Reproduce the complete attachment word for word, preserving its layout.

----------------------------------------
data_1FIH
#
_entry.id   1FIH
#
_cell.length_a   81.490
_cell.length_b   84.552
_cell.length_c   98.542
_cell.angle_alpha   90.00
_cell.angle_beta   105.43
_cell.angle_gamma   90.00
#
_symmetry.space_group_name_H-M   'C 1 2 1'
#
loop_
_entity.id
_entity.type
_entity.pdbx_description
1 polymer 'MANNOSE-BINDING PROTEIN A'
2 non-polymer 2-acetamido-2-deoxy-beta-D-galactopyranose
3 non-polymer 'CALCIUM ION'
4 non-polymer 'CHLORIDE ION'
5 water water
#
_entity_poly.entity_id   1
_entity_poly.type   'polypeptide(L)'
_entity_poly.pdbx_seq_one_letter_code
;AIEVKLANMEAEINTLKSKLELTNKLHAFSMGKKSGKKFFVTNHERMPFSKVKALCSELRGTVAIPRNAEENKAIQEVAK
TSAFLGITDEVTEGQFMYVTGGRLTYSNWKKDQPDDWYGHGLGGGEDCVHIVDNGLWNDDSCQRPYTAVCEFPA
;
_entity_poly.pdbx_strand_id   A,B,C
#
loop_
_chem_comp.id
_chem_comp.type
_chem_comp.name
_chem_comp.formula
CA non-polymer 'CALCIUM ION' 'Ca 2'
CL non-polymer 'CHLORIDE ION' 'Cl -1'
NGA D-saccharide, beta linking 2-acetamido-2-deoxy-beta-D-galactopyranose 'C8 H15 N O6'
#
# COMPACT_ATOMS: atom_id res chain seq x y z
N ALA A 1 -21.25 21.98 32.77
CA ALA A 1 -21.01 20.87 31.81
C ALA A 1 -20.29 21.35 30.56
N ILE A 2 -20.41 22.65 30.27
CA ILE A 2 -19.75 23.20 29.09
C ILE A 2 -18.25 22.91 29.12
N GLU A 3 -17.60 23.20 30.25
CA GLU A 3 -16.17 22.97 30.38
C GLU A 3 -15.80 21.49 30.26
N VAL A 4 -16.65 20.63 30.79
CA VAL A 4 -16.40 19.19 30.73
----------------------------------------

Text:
data_1FIH
#
_entry.id   1FIH
#
_cell.length_a   81.490
_cell.length_b   84.552
_cell.length_c   98.542
_cell.angle_alpha   90.00
_cell.angle_beta   105.43
_cell.angle_gamma   90.00
#
_symmetry.space_group_name_H-M   'C 1 2 1'
#
loop_
_entity.id
_entity.type
_entity.pdbx_description
1 polymer 'MANNOSE-BINDING PROTEIN A'
2 non-polymer 2-acetamido-2-deoxy-beta-D-galactopyranose
3 non-polymer 'CALCIUM ION'
4 non-polymer 'CHLORIDE ION'
5 water water
#
_entity_poly.entity_id   1
_entity_poly.type   'polypeptide(L)'
_entity_poly.pdbx_seq_one_letter_code
;AIEVKLANMEAEINTLKSKLELTNKLHAFSMGKKSGKKFFVTNHERMPFSKVKALCSELRGTVAIPRNAEENKAIQEVAK
TSAFLGITDEVTEGQFMYVTGGRLTYSNWKKDQPDDWYGHGLGGGEDCVHIVDNGLWNDDSCQRPYTAVCEFPA
;
_entity_poly.pdbx_strand_id   A,B,C
#
loop_
_chem_comp.id
_chem_comp.type
_chem_comp.name
_chem_comp.formula
CA non-polymer 'CALCIUM ION' 'Ca 2'
CL non-polymer 'CHLORIDE ION' 'Cl -1'
NGA D-saccharide, beta linking 2-acetamido-2-deoxy-beta-D-galactopyranose 'C8 H15 N O6'
#
# COMPACT_ATOMS: atom_id res chain seq x y z
N ALA A 1 -21.25 21.98 32.77
CA ALA A 1 -21.01 20.87 31.81
C ALA A 1 -20.29 21.35 30.56
N ILE A 2 -20.41 22.65 30.27
CA ILE A 2 -19.75 23.20 29.09
C ILE A 2 -18.25 22.91 29.12
N GLU A 3 -17.60 23.20 30.25
CA GLU A 3 -16.17 22.97 30.38
C GLU A 3 -15.80 21.49 30.26
N VAL A 4 -16.65 20.63 30.79
CA VAL A 4 -16.40 19.19 30.73